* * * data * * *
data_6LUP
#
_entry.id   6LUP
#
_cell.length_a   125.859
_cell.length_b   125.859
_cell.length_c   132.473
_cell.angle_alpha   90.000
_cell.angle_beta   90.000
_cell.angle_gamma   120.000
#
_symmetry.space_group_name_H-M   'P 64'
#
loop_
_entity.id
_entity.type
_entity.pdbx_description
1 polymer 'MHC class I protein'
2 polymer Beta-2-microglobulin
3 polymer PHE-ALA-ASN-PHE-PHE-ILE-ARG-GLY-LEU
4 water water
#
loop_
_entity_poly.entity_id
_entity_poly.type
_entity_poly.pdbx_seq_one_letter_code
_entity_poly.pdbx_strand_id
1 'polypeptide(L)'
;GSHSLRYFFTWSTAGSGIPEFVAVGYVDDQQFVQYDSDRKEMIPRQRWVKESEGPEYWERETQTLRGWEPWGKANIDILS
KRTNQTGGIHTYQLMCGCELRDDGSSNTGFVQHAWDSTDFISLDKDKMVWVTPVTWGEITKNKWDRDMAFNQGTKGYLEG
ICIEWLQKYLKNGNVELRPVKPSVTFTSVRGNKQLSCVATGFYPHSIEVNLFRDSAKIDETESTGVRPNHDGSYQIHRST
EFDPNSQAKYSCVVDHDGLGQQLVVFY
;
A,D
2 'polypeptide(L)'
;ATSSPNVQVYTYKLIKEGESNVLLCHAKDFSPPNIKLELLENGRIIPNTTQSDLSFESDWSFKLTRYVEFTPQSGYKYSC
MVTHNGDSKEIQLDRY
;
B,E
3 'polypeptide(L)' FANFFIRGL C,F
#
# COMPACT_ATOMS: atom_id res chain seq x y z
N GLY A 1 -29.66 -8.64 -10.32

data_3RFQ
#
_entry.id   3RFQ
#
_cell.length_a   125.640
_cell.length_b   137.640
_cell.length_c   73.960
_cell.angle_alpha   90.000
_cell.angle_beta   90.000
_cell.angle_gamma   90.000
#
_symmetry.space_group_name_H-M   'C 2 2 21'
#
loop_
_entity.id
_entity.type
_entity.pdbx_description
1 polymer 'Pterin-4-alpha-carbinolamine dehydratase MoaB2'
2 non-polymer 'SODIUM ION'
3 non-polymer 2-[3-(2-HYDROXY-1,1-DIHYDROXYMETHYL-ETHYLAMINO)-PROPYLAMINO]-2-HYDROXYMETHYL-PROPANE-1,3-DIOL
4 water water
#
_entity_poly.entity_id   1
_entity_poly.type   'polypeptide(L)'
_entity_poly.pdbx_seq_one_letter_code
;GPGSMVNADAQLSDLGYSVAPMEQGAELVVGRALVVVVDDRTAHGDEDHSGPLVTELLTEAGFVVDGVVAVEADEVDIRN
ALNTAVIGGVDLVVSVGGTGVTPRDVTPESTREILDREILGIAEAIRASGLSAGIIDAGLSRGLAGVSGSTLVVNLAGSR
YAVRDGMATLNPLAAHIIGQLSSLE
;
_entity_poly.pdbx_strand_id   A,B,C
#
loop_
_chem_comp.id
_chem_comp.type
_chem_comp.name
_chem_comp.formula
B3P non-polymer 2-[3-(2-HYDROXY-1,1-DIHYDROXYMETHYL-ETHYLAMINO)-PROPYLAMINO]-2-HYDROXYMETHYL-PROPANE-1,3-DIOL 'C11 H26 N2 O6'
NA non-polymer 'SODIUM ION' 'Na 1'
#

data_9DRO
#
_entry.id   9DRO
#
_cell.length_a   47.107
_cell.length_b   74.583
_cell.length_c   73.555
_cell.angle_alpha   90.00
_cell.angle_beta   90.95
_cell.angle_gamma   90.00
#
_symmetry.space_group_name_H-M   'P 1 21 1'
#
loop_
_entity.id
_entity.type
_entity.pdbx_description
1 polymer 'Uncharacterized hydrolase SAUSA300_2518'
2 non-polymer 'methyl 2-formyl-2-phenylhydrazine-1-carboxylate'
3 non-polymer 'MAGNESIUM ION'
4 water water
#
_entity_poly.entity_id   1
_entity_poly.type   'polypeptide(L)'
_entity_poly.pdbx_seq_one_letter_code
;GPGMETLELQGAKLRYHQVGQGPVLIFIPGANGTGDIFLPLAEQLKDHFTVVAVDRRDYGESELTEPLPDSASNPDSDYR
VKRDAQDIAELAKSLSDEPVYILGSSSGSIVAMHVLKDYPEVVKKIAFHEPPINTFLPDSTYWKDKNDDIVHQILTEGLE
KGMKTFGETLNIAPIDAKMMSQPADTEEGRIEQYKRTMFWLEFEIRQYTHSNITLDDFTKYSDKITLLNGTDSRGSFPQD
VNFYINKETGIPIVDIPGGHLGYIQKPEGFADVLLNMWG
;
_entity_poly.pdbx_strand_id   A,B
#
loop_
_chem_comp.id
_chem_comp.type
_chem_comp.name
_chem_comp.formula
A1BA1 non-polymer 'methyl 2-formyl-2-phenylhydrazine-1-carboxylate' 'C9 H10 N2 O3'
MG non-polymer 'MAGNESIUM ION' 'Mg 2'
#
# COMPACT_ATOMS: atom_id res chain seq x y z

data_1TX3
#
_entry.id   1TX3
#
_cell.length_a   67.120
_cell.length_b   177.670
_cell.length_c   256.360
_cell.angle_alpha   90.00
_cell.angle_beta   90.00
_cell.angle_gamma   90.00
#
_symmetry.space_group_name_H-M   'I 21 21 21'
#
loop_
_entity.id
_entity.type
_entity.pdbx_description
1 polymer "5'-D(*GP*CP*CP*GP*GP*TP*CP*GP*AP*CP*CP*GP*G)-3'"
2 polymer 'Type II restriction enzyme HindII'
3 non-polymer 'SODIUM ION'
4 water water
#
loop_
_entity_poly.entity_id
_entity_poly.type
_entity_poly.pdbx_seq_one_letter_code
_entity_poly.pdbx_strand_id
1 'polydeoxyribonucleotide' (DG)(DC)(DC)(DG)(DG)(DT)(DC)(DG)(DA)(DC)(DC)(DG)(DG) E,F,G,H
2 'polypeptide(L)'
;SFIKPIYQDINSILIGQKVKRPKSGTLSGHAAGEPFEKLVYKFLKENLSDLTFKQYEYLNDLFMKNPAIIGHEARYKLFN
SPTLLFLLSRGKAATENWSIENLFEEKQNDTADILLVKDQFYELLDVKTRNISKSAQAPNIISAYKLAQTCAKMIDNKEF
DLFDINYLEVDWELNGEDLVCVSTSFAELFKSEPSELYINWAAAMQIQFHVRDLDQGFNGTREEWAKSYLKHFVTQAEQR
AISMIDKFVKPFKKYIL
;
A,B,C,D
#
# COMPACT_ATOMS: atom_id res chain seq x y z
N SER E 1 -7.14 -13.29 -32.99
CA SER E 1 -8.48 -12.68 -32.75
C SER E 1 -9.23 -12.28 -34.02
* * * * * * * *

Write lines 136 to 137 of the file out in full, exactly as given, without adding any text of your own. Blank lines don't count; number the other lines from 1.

#
loop_